Jun 5, 2016
Through a Glass Clearly
Describing what a skater does in a program--the elements, the transitions, the turns, and so on--is one thing. On this front, there is so much to say about Papadakis/Cizeron's free dance this year. Take the lifts, for example. In a blatant repudiation of the current trend towards acrobatic dance lifts that are all but accompanied by a TA-DA!!!!! sound effect no matter what mood the music is trying to convey, Papadakis/Cizeron's lifts in this program for the most part stay low, subtle, and are seamlessly incorporated into the program in a way that suggests that the elements are in service to the overall choreography instead of the other way around. But the lifts are in no way easy despite the obvious lack of Ms. Papadakis being thrown around like a rag doll--look at Mr. Cizeron's low positions throughout the first two lifts, for example, or the way Ms. Papadakis smoothly moves through her positions to the beat of the music. Or I could go on and on about how To Build a Home perfectly displays Papadakis/Cizeron's skating skills, their speed, their ease on difficult turns and steps, their astounding ice coverage throughout. Like no other competitive program I've seen before, Papadakis/Cizeron's To Build a Home is the skating equivalent of a Brancusi: an ideally-proportioned, deceptively simple wonder comprised of smooth effortless elements flowing together to create a beautiful whole.
Describing what skaters do in a program is easy. Delving into how a program works, however, is a completely different story. Delving into how a program works often requires requires treading into the maddeningly vague and irrational territory of emotional experience. But one must tread into such territory, for criticism that focuses on merely the descriptive instead of also the interpretative is incomplete in a medium that so often depends on evoking some degree of emotion in the audience. But given that what moves one to experience emotion is just about the most personal and subjective thing ever, what can I say that adequately captures what To Build a Home makes me feel?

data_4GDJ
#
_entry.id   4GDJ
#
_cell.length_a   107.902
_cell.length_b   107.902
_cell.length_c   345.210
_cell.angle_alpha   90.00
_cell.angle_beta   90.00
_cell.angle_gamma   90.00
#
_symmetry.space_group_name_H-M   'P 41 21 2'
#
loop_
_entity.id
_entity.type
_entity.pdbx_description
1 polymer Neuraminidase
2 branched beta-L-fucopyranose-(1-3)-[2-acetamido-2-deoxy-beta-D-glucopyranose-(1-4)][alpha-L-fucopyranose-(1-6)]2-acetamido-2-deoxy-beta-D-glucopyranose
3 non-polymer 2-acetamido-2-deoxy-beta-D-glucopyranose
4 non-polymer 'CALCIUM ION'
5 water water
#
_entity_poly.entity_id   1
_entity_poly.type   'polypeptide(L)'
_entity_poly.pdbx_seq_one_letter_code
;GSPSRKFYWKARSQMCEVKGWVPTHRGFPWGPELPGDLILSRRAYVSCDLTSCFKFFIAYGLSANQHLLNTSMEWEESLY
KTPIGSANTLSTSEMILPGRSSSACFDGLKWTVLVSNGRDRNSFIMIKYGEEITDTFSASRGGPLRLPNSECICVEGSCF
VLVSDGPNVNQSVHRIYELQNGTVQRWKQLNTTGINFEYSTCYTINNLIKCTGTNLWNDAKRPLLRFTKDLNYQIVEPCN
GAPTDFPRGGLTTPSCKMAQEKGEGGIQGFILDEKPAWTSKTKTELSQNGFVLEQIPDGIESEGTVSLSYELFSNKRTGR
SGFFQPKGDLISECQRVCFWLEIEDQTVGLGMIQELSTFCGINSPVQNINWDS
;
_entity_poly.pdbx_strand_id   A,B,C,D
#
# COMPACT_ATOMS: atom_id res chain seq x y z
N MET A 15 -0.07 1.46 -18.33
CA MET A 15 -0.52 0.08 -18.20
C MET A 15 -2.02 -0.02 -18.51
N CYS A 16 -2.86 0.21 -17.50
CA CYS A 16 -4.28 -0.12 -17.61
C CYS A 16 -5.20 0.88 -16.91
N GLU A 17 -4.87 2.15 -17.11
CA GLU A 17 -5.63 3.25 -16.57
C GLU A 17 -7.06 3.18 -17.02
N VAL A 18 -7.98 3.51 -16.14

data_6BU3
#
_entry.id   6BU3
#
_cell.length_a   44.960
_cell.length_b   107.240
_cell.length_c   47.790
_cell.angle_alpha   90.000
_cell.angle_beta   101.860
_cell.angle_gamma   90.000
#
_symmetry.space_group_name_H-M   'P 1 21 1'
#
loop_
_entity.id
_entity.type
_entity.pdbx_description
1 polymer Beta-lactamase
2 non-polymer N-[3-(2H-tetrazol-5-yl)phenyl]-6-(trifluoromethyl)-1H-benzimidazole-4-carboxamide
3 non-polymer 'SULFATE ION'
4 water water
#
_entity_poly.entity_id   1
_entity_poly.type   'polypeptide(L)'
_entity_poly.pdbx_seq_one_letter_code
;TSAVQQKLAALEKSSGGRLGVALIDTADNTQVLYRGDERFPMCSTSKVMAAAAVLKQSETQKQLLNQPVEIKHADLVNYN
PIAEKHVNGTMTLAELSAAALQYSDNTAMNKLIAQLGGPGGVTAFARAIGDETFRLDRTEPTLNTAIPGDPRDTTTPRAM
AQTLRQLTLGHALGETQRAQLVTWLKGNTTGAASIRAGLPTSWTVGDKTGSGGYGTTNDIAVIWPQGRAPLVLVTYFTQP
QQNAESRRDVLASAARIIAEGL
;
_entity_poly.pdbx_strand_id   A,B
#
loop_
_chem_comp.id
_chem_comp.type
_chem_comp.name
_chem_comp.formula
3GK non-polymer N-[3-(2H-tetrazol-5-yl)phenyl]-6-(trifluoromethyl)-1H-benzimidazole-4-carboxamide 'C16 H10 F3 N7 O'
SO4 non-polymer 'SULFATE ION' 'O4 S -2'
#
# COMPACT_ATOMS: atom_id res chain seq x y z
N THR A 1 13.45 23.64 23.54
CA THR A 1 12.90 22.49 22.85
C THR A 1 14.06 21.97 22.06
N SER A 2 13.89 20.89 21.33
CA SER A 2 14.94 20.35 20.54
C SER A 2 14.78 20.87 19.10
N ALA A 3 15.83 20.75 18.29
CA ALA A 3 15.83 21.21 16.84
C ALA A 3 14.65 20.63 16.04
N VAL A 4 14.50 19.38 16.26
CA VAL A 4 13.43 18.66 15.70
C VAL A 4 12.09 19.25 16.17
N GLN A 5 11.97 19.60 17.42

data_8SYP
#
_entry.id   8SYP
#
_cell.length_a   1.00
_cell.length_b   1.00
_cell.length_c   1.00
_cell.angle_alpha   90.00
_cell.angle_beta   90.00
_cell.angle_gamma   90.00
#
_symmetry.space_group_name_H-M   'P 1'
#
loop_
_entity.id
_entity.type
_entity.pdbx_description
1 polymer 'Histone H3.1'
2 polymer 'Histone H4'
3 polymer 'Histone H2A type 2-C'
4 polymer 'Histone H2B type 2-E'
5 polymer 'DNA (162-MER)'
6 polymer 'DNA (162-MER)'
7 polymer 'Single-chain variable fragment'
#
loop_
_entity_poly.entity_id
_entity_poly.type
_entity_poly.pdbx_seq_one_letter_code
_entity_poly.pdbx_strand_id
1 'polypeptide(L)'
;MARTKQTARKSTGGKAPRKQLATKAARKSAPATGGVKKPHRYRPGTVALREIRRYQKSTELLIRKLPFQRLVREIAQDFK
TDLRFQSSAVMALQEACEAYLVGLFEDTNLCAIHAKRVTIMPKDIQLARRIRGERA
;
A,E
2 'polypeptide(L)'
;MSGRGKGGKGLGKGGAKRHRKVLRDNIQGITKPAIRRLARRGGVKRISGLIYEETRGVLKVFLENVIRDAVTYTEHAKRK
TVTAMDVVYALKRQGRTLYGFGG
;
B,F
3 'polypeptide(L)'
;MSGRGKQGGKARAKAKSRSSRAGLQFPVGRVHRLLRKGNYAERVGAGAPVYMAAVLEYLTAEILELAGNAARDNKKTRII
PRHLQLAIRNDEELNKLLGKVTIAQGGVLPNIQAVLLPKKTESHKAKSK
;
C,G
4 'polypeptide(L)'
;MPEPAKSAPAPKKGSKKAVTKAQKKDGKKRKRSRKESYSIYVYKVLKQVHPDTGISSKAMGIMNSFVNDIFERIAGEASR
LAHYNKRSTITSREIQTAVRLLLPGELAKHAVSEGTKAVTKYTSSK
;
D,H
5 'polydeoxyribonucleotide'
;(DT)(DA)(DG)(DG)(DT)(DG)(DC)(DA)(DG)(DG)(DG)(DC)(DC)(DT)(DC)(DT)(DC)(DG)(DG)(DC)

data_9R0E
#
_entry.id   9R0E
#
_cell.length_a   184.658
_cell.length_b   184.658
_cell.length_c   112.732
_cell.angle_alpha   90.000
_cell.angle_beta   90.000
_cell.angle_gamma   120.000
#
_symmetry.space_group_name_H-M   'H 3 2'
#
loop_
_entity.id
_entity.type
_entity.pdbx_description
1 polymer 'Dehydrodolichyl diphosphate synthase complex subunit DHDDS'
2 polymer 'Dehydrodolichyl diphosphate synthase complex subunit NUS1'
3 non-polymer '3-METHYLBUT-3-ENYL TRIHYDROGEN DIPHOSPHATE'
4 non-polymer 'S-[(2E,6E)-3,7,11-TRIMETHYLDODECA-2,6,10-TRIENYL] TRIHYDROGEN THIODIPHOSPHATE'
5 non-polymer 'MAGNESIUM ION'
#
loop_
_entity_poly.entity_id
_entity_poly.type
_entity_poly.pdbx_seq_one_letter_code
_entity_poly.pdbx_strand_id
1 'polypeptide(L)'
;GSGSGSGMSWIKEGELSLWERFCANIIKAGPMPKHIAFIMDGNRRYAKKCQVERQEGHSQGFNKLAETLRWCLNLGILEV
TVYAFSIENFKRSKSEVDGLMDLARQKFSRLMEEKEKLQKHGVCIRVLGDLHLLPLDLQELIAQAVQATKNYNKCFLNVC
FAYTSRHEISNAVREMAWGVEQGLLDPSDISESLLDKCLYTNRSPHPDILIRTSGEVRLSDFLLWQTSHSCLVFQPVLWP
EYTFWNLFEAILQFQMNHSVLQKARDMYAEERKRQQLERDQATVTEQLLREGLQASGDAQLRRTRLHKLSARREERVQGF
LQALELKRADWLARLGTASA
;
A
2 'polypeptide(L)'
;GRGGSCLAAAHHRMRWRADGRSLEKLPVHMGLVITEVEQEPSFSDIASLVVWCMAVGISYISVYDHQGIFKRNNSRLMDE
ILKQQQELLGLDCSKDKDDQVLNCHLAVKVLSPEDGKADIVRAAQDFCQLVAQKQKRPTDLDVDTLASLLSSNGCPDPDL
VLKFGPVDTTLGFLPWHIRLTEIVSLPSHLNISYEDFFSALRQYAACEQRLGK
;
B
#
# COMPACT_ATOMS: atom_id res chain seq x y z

I could describe what it was like to watch To Build a Home live in Boston. There is such a gorgeous diaphanous texture to Papadakis/Cizeron's skating, a beautiful expressive lightness that makes it difficult to countenance the fact that Papadakis/Cizeron are skating in the same competition as everyone else.* That expressive lightness combines with the music and gorgeous choreography to create an experience for the audience that seems so genuinely attuned to the intangibles hovering above the doldrums of quotidian existence. I remember exhaling for a long moment at the conclusion of Papadakis/Cizeron's performance in Boston, not realizing that I'd been holding my breath for a significant part of the performance. I remember being dazedly surprised that four minutes had passed. I remember certain members of the rather partisan pro-USA audience members around me talking in hushed tones about how beautifully Papadakis/Cizeron skated. I also remember going back to the hotel after the medal ceremony and re-watching Papadakis/Cizeron's performance approximately 60 more times.
But perhaps all I need to say is this: if you asked me before this season what my favorite free dance of all time was, Klimova/Ponomarenko's Bach free dance from the 1992 Olympics would have been the answer. But for now, my answer to that question is Papadakis/Cizeron's To Build a Home.
*Here, I have a confession to make. While I liked and appreciated Papadakis/Cizeron's skating prior to watching them live in Boston, I did not always understand the point difference between Papadakis/Cizeron and other teams, particularly when Papadakis/Cizeron made mistakes (e.g. at 2015 Worlds). But now I understand all after watching Papadakis/Cizeron live: their skating skills--flow, movement, and glide--and on-ice presence is just simply a cut above everyone else's, a fact that may not be quite so apparent on screen.